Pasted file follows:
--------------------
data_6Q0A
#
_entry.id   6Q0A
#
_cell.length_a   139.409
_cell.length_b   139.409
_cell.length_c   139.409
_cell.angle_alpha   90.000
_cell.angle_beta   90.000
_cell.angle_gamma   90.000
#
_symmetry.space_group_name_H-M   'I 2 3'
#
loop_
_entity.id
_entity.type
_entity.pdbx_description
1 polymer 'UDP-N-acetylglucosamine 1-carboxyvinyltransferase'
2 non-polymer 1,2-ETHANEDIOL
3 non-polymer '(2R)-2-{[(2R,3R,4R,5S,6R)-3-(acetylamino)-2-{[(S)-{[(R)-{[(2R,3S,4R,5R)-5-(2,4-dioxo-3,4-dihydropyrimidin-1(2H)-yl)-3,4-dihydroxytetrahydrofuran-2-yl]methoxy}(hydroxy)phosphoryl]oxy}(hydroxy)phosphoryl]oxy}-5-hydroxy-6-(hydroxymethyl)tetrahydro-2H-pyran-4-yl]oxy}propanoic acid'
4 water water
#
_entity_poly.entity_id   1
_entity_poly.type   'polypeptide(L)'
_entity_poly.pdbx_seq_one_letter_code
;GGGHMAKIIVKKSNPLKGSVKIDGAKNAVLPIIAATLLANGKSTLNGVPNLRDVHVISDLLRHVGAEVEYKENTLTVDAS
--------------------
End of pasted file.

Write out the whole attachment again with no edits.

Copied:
data_6Q0A
#
_entry.id   6Q0A
#
_cell.length_a   139.409
_cell.length_b   139.409
_cell.length_c   139.409
_cell.angle_alpha   90.000
_cell.angle_beta   90.000
_cell.angle_gamma   90.000
#
_symmetry.space_group_name_H-M   'I 2 3'
#
loop_
_entity.id
_entity.type
_entity.pdbx_description
1 polymer 'UDP-N-acetylglucosamine 1-carboxyvinyltransferase'
2 non-polymer 1,2-ETHANEDIOL
3 non-polymer '(2R)-2-{[(2R,3R,4R,5S,6R)-3-(acetylamino)-2-{[(S)-{[(R)-{[(2R,3S,4R,5R)-5-(2,4-dioxo-3,4-dihydropyrimidin-1(2H)-yl)-3,4-dihydroxytetrahydrofuran-2-yl]methoxy}(hydroxy)phosphoryl]oxy}(hydroxy)phosphoryl]oxy}-5-hydroxy-6-(hydroxymethyl)tetrahydro-2H-pyran-4-yl]oxy}propanoic acid'
4 water water
#
_entity_poly.entity_id   1
_entity_poly.type   'polypeptide(L)'
_entity_poly.pdbx_seq_one_letter_code
;GGGHMAKIIVKKSNPLKGSVKIDGAKNAVLPIIAATLLANGKSTLNGVPNLRDVHVISDLLRHVGAEVEYKENTLTVDAS